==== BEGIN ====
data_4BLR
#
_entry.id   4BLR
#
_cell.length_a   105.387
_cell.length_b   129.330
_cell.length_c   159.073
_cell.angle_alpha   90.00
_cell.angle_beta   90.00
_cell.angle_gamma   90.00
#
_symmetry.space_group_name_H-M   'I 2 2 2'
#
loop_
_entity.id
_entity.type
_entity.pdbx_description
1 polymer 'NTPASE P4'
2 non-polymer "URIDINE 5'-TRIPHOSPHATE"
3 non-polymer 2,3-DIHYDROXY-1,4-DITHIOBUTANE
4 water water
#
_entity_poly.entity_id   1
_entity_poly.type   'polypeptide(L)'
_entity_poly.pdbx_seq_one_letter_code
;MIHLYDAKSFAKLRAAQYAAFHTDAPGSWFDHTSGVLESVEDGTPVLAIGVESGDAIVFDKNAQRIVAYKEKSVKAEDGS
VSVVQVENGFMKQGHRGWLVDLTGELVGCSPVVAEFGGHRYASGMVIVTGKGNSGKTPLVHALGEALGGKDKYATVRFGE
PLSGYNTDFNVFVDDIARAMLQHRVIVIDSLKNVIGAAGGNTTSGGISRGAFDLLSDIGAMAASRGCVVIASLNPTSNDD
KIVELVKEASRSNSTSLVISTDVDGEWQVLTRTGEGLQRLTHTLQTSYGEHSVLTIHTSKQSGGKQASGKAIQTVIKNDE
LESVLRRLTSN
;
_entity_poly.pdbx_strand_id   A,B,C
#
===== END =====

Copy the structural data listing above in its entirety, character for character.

data_4BLR
#
_entry.id   4BLR
#
_cell.length_a   105.387
_cell.length_b   129.330
_cell.length_c   159.073
_cell.angle_alpha   90.00
_cell.angle_beta   90.00
_cell.angle_gamma   90.00
#
_symmetry.space_group_name_H-M   'I 2 2 2'
#
loop_
_entity.id
_entity.type
_entity.pdbx_description
1 polymer 'NTPASE P4'
2 non-polymer "URIDINE 5'-TRIPHOSPHATE"
3 non-polymer 2,3-DIHYDROXY-1,4-DITHIOBUTANE
4 water water
#
_entity_poly.entity_id   1
_entity_poly.type   'polypeptide(L)'
_entity_poly.pdbx_seq_one_letter_code
;MIHLYDAKSFAKLRAAQYAAFHTDAPGSWFDHTSGVLESVEDGTPVLAIGVESGDAIVFDKNAQRIVAYKEKSVKAEDGS
VSVVQVENGFMKQGHRGWLVDLTGELVGCSPVVAEFGGHRYASGMVIVTGKGNSGKTPLVHALGEALGGKDKYATVRFGE
PLSGYNTDFNVFVDDIARAMLQHRVIVIDSLKNVIGAAGGNTTSGGISRGAFDLLSDIGAMAASRGCVVIASLNPTSNDD
KIVELVKEASRSNSTSLVISTDVDGEWQVLTRTGEGLQRLTHTLQTSYGEHSVLTIHTSKQSGGKQASGKAIQTVIKNDE
LESVLRRLTSN
;
_entity_poly.pdbx_strand_id   A,B,C
#